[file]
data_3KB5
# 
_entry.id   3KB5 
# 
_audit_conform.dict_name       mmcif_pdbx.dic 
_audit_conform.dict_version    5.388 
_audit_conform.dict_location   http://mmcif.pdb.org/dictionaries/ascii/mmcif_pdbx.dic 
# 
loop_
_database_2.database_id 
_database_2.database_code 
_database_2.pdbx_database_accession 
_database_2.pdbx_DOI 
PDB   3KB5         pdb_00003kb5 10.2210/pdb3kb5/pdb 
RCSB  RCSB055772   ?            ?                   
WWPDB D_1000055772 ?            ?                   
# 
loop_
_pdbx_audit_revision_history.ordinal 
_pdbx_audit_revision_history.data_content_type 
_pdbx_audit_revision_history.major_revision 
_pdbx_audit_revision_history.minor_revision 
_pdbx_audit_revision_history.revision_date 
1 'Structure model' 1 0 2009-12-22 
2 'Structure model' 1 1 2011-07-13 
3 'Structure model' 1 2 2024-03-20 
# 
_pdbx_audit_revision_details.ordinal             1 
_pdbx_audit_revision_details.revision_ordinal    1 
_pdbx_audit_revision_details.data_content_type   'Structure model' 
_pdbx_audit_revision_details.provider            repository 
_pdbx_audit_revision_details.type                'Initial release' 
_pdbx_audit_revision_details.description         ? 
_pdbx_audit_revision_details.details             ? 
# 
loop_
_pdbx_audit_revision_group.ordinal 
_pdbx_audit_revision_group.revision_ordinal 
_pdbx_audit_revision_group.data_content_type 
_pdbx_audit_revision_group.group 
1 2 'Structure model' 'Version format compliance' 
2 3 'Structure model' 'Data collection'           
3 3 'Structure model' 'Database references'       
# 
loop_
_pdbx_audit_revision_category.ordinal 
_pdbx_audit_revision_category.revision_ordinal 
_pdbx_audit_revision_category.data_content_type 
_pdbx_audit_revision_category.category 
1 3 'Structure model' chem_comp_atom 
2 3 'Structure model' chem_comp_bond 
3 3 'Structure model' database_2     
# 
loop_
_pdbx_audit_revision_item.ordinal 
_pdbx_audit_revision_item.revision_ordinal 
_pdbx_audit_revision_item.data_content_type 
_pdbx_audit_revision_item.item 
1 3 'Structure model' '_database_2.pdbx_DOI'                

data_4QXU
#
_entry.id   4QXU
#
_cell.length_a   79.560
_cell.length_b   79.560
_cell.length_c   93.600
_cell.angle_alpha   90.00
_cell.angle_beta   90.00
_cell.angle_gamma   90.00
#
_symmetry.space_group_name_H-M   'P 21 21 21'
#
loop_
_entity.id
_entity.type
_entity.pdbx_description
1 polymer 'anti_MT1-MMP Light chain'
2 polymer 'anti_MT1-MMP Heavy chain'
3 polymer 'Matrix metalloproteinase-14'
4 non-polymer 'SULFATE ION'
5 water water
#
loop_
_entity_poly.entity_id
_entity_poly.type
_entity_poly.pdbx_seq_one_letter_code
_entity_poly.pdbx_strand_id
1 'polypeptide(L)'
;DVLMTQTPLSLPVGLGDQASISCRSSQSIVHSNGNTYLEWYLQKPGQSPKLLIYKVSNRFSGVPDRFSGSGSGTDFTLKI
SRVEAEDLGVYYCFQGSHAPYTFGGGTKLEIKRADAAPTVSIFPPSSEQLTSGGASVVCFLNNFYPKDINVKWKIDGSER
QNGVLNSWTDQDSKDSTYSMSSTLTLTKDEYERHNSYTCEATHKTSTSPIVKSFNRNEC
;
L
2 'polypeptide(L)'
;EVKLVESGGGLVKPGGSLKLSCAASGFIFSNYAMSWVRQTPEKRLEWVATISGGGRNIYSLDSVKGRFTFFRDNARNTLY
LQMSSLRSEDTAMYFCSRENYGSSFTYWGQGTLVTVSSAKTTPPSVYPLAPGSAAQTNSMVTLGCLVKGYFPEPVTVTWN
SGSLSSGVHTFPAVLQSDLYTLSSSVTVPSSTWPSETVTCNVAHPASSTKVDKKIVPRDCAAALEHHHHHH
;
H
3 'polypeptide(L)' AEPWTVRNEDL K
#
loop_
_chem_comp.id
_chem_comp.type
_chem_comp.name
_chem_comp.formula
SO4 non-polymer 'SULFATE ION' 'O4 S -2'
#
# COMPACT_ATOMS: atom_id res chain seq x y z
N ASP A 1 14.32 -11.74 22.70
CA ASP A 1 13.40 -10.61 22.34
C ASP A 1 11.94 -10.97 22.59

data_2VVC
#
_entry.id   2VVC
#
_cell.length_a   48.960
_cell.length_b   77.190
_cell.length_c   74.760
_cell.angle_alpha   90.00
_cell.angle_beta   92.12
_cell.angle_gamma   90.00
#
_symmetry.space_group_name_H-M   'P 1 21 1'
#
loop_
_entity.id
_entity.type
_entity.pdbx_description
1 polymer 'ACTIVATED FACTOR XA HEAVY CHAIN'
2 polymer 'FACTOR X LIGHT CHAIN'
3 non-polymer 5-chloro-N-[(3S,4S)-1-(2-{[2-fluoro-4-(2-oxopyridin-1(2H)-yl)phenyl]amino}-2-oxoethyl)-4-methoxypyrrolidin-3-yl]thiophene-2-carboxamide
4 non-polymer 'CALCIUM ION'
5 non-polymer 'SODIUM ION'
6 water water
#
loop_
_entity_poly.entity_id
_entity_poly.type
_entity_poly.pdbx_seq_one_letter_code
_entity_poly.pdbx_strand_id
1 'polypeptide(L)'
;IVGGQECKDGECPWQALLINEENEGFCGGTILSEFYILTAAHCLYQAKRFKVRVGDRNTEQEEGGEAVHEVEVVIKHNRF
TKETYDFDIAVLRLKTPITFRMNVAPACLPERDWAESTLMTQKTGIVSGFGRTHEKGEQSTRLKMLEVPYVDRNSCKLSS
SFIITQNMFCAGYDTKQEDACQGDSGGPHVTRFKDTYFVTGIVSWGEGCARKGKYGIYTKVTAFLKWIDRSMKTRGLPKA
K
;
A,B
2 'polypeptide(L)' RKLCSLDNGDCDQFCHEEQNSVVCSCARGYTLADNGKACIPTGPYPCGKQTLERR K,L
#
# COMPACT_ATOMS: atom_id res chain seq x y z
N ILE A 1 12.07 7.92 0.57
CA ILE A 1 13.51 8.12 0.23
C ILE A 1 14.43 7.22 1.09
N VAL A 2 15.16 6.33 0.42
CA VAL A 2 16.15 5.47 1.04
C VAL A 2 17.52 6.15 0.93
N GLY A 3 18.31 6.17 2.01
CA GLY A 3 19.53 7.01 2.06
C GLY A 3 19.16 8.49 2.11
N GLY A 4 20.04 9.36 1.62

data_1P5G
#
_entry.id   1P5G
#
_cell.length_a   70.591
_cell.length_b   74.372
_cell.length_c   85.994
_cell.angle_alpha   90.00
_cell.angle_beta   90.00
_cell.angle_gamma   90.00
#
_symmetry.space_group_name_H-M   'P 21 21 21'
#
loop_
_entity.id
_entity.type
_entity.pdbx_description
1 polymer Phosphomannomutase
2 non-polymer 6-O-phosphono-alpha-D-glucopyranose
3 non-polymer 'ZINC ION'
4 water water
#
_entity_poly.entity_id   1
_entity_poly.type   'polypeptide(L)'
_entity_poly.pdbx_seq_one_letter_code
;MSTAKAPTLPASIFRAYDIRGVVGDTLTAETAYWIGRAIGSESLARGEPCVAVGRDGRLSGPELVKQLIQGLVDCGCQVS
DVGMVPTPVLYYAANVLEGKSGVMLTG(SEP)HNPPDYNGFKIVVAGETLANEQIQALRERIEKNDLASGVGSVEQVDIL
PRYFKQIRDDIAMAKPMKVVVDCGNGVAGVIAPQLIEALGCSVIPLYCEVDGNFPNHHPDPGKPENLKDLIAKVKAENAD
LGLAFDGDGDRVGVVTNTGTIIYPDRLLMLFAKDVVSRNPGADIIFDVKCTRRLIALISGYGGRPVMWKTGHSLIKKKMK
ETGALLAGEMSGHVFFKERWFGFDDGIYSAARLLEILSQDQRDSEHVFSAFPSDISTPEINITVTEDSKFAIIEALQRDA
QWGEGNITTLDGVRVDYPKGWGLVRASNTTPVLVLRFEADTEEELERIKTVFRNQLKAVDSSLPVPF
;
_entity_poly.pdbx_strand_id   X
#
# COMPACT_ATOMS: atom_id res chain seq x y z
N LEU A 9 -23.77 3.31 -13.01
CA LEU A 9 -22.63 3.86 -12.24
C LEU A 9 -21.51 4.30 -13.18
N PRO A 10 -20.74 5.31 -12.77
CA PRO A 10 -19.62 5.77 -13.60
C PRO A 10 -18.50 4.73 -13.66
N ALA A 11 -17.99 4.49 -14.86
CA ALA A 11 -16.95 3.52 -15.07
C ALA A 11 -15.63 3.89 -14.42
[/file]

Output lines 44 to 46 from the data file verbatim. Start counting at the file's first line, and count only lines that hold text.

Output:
# 
loop_
_pdbx_audit_revision_category.ordinal 